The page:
The problem of voltage difference has long been the most common argument against solar energy. He landed in the most inconspicuous places, otherwise better known for clouds and precipitation than for large amounts of the sun - in the UK, the Netherlands, Belgium, Denmark, and Germany - where energy cooperatives first began to develop. The problem was solved by distributing the solar electricity produced in one neighborhood on the roofs of individual houses within one neighborhood, which partially solved the problem of voltage differences. Such models have further advanced with the advent of battery technology for storing solar power.
It was then that the solar roof model became dangerous for capital, so in the last ten years, we have been able to see its oppression in Berlin, Spain (in a very radical implementation of unjustified taxation of solar roofs), but also in California, Nevada and Florida. Namely, if all households (where possible) had solar panels on their roofs, their need to buy electricity from large distribution companies would be minimized, and without the excess energy being distributed throughout the neighborhood (rather than being stored). But because of the old rules that all surplus electricity from RES must be sold to large distribution companies, companies would now be forced to pay households that produce electricity for them. If we imagine the widest possible development of the potential of this model, we come to the hypothetical conclusion that large distribution companies would become mere transmitters of energy that they no longer produce themselves but buy from citizens to whom they sold electricity until then. Their costs thus double (because they have to maintain the network), and revenues decrease many times over.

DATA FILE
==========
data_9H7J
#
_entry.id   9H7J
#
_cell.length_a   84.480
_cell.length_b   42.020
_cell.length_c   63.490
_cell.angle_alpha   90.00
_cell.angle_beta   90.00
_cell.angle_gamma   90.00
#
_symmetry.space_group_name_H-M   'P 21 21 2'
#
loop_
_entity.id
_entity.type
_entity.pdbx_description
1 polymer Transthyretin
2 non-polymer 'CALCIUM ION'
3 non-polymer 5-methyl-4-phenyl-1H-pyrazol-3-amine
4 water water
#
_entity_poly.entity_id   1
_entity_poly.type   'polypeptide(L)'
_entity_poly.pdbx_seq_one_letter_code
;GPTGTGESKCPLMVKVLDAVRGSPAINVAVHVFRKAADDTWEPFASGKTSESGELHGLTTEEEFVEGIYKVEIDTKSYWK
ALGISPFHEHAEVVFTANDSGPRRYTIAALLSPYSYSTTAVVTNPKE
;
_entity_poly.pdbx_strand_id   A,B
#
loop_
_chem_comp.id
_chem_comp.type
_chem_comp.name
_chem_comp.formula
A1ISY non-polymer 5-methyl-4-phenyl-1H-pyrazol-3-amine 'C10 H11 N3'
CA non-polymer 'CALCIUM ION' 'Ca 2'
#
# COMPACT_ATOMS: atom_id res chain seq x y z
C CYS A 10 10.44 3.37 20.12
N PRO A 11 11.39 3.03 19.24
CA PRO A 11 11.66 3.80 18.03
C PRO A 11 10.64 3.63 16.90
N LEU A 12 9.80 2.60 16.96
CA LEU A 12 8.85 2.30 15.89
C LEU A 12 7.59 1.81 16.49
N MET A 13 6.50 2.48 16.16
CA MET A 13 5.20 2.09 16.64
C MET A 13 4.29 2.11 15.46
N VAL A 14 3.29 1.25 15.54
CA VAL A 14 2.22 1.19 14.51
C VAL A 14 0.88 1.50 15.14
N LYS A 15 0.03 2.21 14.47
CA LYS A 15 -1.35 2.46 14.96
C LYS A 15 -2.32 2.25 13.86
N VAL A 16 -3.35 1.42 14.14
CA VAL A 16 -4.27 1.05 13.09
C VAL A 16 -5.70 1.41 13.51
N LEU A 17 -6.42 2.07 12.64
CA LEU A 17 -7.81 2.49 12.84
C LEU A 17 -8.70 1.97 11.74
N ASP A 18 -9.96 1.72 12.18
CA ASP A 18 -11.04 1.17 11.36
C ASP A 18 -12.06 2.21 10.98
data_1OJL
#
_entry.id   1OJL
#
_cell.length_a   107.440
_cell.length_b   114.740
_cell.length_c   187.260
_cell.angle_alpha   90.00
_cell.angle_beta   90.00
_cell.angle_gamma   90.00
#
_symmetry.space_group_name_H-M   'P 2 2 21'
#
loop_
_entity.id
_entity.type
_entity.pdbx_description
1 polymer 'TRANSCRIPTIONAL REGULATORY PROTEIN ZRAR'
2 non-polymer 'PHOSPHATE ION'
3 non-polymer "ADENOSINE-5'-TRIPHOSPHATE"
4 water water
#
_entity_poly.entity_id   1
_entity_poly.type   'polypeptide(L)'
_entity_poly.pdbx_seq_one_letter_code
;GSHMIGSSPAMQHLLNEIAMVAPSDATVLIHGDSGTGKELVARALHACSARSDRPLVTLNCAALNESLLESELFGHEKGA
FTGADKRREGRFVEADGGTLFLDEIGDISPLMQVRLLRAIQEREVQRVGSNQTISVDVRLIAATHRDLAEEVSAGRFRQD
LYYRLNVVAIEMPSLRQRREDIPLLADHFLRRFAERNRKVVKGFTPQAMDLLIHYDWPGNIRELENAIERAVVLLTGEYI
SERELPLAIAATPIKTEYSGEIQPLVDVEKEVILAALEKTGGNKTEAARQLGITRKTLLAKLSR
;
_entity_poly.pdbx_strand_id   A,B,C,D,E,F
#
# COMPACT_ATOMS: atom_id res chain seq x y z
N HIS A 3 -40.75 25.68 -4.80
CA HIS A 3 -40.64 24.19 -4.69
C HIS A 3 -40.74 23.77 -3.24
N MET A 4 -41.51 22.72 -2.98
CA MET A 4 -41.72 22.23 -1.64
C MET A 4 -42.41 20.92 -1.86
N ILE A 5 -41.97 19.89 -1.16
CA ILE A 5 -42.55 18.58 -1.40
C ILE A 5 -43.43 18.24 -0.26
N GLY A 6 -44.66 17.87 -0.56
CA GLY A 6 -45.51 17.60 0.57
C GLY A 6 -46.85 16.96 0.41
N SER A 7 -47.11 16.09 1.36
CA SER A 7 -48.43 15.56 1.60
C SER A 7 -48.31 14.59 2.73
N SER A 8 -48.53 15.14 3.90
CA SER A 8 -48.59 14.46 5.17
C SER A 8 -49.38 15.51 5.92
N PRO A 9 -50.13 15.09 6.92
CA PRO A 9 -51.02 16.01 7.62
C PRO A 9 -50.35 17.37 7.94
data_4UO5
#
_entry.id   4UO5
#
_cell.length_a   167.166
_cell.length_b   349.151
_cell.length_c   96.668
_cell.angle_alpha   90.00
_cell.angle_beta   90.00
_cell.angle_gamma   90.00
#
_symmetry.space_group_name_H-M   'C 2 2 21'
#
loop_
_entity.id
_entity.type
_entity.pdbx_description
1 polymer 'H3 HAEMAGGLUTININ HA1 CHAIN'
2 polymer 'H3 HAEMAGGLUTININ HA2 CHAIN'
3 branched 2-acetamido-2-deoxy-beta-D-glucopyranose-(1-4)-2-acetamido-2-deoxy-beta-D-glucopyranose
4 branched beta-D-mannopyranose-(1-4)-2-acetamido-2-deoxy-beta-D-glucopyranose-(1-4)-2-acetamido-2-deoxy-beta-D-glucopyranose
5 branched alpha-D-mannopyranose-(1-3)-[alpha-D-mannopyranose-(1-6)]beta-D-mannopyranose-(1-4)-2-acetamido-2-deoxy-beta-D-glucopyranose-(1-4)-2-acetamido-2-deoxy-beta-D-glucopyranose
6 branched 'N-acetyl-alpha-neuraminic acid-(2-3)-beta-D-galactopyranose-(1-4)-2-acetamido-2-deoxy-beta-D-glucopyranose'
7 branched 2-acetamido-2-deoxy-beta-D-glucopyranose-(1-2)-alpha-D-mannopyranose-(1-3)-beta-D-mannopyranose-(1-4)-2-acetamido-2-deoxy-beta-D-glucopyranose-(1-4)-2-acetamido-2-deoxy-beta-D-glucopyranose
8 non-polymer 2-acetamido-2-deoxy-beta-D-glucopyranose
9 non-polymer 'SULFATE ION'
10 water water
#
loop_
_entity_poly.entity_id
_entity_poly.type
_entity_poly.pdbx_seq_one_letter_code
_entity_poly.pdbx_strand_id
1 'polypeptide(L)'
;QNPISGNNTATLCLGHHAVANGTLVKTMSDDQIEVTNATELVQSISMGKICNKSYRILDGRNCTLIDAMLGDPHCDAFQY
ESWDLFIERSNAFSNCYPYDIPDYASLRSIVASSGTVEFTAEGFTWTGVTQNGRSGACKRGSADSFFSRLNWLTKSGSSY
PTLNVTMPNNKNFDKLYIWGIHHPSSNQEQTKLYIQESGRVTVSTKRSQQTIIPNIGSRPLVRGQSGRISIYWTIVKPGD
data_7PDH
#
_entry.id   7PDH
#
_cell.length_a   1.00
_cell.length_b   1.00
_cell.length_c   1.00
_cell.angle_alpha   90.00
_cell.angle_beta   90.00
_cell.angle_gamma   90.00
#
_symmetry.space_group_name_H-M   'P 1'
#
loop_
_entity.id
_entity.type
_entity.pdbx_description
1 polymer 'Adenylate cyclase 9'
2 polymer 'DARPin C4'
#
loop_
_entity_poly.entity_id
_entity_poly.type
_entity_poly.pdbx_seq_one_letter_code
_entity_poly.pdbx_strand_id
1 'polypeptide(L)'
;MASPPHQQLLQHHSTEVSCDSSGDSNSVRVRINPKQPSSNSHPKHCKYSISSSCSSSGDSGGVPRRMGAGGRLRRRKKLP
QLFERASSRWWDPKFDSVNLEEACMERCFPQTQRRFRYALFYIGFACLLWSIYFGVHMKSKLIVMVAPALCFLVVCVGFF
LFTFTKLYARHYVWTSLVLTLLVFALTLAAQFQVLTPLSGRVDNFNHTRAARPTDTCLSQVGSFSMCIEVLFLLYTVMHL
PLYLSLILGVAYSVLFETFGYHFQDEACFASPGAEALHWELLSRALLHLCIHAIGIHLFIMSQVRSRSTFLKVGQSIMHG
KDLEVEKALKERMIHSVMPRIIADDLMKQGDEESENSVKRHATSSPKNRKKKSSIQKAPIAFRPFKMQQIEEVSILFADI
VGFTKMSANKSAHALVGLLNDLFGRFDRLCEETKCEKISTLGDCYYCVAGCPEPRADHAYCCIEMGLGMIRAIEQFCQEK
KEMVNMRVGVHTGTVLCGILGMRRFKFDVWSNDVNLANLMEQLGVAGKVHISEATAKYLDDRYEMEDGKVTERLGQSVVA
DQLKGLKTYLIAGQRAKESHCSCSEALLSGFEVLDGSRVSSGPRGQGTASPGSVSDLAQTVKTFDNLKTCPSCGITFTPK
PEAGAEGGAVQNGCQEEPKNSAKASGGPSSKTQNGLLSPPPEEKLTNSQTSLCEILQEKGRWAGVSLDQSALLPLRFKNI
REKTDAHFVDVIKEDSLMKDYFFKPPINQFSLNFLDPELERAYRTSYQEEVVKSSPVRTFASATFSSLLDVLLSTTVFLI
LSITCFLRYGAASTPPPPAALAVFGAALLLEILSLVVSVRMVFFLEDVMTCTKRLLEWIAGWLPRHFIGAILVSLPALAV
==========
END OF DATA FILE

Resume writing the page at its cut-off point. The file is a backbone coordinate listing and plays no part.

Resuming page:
This is then about the unimaginable financial losses of large companies and turning the whole system upside down. Since politics coupled with energy lobbies did not allow this, another model was found that does not turn the system upside down, does not jeopardize the profits of large companies, and at the same time allows citizens a fraction of the rewards they can get from solar power generation. That second model is precisely energy cooperatives. Instead of solar panels on the roofs of houses, they - just like all other large public and private energy companies are now building solar power plants to mass produce electricity from the sun. This model initially has significantly more expensive investment needs due to the need to change the mains voltage for long-distance travel, resulting in large energy losses, but it does not jeopardize profits. And he throws the crumbs of earnings to the middle class, which had the initial capital, no matter how small, to become an investor in the energy cooperative. And so capital has once again brought us thirsty across the water, hiding from us the revolutionary potentials of the cheapest form of household switching to renewable energy. The European Green Plan will certainly fund solariums for citizens, but a great campaign to inform the public about its importance is not expected. More likely, more media space will be given to building centralized solar parks that will be heralded as revolutionary, even though they are the furthest they can be. Their environmental aspect in the context of the waste they will produce has not been mentioned in European policies.